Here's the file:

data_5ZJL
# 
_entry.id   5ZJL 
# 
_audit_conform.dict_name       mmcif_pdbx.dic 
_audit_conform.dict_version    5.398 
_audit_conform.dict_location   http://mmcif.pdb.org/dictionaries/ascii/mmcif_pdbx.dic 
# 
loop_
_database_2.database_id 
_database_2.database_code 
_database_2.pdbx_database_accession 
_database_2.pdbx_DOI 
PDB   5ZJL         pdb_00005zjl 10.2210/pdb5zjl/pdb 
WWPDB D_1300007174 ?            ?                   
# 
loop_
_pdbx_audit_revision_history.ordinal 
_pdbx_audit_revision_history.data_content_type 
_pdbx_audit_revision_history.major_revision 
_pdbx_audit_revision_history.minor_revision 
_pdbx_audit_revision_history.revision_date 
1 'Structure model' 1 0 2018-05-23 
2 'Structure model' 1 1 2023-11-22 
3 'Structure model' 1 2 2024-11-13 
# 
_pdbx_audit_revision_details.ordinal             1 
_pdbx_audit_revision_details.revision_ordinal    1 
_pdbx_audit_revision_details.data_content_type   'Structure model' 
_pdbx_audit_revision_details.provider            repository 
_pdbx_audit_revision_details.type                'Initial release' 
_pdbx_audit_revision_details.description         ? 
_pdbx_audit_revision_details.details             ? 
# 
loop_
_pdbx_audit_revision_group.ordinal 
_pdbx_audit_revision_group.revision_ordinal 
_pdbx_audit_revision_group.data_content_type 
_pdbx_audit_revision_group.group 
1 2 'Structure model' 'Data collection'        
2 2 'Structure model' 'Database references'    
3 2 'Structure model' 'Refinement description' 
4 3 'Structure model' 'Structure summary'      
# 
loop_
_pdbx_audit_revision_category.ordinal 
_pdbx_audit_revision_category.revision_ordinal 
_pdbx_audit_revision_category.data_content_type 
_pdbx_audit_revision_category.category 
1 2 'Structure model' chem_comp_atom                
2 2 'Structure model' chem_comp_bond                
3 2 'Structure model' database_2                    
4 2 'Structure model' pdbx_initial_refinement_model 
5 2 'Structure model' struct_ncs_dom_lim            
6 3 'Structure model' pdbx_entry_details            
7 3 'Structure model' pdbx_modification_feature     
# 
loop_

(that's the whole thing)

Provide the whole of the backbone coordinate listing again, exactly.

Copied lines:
data_5ZJL
# 
_entry.id   5ZJL 
# 
_audit_conform.dict_name       mmcif_pdbx.dic 
_audit_conform.dict_version    5.398 
_audit_conform.dict_location   http://mmcif.pdb.org/dictionaries/ascii/mmcif_pdbx.dic 
# 
loop_
_database_2.database_id 
_database_2.database_code 
_database_2.pdbx_database_accession 
_database_2.pdbx_DOI 
PDB   5ZJL         pdb_00005zjl 10.2210/pdb5zjl/pdb 
WWPDB D_1300007174 ?            ?                   
# 
loop_
_pdbx_audit_revision_history.ordinal 
_pdbx_audit_revision_history.data_content_type 
_pdbx_audit_revision_history.major_revision 
_pdbx_audit_revision_history.minor_revision 
_pdbx_audit_revision_history.revision_date 
1 'Structure model' 1 0 2018-05-23 
2 'Structure model' 1 1 2023-11-22 
3 'Structure model' 1 2 2024-11-13 
# 
_pdbx_audit_revision_details.ordinal             1 
_pdbx_audit_revision_details.revision_ordinal    1 
_pdbx_audit_revision_details.data_content_type   'Structure model' 
_pdbx_audit_revision_details.provider            repository 
_pdbx_audit_revision_details.type                'Initial release' 
_pdbx_audit_revision_details.description         ? 
_pdbx_audit_revision_details.details             ? 
# 
loop_
_pdbx_audit_revision_group.ordinal 
_pdbx_audit_revision_group.revision_ordinal 
_pdbx_audit_revision_group.data_content_type 
_pdbx_audit_revision_group.group 
1 2 'Structure model' 'Data collection'        
2 2 'Structure model' 'Database references'    
3 2 'Structure model' 'Refinement description' 
4 3 'Structure model' 'Structure summary'      
# 
loop_
_pdbx_audit_revision_category.ordinal 
_pdbx_audit_revision_category.revision_ordinal 
_pdbx_audit_revision_category.data_content_type 
_pdbx_audit_revision_category.category 
1 2 'Structure model' chem_comp_atom                
2 2 'Structure model' chem_comp_bond                
3 2 'Structure model' database_2                    
4 2 'Structure model' pdbx_initial_refinement_model 
5 2 'Structure model' struct_ncs_dom_lim            
6 3 'Structure model' pdbx_entry_details            
7 3 'Structure model' pdbx_modification_feature     
# 
loop_